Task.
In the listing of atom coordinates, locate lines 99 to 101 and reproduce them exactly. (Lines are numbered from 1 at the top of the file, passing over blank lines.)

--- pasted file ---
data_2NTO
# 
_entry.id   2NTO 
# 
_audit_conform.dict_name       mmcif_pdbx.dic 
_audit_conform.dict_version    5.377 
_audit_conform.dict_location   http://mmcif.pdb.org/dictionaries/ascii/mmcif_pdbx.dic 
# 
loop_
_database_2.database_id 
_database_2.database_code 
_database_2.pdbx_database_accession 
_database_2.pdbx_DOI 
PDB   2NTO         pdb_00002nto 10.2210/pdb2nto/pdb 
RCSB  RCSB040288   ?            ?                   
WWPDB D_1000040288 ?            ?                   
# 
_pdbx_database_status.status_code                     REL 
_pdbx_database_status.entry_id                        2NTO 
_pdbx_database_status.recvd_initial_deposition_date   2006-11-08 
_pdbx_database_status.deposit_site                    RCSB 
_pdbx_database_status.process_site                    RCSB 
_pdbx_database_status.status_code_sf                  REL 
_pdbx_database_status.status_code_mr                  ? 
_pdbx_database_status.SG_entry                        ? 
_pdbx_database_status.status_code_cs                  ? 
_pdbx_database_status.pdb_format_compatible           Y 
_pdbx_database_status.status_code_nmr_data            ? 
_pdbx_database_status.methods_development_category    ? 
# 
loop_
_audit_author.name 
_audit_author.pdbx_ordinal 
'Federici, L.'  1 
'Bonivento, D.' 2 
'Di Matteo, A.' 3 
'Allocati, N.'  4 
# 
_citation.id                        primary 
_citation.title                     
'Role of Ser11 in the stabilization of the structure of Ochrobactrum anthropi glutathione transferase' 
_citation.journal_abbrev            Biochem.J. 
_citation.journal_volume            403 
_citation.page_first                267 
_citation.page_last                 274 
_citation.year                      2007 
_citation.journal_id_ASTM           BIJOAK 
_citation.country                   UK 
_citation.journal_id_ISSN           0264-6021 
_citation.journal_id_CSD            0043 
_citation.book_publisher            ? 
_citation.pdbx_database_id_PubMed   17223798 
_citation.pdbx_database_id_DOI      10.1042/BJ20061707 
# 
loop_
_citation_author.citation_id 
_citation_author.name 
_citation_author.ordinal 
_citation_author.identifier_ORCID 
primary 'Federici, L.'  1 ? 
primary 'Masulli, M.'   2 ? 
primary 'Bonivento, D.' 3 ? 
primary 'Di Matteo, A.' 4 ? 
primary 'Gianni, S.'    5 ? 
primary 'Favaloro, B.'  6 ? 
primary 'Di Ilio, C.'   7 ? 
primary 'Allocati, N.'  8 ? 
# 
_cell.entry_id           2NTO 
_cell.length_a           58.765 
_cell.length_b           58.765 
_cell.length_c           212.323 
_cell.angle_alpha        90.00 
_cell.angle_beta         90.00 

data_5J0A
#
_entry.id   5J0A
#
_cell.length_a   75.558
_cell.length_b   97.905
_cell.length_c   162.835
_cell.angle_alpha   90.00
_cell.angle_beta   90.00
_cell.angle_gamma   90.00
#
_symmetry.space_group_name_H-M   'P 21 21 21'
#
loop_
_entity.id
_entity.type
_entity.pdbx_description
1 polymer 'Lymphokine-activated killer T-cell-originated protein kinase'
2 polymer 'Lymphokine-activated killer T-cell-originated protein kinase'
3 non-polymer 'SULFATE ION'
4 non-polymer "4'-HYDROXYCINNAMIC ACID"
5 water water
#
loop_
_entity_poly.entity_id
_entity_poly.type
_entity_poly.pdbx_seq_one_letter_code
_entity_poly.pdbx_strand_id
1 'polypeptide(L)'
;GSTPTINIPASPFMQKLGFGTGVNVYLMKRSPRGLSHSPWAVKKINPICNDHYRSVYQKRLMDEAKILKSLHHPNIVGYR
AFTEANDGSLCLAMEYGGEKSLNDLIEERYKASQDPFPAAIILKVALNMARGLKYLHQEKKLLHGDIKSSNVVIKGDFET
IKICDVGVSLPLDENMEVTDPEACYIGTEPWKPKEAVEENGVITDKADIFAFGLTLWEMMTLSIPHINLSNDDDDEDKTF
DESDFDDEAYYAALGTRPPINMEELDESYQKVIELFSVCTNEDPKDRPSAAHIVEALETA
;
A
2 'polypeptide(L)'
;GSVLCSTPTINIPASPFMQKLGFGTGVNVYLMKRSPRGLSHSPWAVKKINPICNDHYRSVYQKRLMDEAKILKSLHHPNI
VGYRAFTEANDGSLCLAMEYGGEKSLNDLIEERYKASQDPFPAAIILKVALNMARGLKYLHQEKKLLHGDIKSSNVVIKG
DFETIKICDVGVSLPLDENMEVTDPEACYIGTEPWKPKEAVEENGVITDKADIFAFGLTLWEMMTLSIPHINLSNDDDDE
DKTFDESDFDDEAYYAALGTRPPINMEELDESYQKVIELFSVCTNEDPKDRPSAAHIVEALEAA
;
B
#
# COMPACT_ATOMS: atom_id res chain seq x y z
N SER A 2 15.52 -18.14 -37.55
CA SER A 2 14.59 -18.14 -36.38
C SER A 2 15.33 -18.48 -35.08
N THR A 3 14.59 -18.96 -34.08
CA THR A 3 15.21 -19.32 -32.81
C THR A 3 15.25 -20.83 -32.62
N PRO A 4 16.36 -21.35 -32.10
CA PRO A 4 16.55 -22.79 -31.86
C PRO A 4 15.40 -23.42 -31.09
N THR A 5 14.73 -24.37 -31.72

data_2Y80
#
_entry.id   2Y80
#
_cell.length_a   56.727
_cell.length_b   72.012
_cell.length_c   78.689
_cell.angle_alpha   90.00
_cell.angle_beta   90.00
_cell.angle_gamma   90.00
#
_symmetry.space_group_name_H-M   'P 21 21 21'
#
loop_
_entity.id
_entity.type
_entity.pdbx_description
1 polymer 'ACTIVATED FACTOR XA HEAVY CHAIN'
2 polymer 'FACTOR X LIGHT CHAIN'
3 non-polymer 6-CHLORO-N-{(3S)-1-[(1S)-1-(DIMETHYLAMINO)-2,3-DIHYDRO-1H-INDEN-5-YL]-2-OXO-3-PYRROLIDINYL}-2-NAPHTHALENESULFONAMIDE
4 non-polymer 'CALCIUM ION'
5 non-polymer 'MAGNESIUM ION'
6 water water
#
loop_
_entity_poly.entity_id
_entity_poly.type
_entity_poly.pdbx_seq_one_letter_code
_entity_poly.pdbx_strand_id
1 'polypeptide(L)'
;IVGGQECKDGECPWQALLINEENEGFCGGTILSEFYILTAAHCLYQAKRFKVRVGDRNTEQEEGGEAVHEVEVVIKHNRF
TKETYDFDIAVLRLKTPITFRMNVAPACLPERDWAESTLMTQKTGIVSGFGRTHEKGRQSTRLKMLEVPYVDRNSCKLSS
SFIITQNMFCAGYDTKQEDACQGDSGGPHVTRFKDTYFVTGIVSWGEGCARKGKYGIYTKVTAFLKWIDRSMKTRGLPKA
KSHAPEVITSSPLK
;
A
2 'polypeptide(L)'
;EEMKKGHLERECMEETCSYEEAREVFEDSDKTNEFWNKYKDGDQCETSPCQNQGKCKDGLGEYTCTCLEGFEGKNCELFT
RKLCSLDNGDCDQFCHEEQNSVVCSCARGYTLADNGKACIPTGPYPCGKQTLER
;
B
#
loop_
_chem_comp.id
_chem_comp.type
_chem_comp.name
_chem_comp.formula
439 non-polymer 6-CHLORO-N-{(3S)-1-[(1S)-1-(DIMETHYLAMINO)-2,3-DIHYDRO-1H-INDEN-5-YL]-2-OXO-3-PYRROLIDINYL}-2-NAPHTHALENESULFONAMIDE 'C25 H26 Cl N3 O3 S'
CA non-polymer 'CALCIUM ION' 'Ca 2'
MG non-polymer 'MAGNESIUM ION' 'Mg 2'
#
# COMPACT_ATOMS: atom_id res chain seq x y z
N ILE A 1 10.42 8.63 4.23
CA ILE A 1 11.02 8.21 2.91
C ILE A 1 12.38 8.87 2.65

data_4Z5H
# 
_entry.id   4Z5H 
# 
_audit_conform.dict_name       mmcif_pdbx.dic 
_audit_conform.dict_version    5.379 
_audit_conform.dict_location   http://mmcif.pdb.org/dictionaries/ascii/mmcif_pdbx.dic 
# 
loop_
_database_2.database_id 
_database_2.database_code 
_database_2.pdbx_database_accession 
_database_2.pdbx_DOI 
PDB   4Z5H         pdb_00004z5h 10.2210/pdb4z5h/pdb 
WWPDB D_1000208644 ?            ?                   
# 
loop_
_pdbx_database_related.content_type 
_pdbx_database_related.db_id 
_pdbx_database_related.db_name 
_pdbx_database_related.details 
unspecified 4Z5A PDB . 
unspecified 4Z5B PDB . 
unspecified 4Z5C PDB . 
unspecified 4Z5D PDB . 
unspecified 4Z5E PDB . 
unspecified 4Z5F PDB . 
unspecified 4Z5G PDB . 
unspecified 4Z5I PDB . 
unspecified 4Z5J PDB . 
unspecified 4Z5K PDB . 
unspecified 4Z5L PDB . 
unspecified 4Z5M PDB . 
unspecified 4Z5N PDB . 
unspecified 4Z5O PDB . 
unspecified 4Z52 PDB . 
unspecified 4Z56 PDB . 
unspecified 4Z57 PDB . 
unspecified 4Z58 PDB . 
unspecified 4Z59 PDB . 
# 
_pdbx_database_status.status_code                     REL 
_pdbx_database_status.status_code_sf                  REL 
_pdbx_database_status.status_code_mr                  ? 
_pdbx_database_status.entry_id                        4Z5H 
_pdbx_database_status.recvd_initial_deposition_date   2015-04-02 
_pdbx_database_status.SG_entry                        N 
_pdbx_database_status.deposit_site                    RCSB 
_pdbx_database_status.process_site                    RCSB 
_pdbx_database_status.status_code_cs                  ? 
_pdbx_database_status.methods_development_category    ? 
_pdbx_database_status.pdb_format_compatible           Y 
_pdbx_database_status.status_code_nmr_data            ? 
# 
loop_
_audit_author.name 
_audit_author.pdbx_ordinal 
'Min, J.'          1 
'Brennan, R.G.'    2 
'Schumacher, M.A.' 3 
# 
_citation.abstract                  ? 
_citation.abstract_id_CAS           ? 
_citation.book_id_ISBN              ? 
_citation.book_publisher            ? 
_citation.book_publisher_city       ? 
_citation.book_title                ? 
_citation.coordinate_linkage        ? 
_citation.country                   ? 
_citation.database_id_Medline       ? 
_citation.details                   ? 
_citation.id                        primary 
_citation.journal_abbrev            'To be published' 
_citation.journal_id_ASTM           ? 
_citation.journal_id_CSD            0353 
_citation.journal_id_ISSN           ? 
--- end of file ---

_entity_poly.entity_id
_entity_poly.type
_entity_poly.pdbx_seq_one_letter_code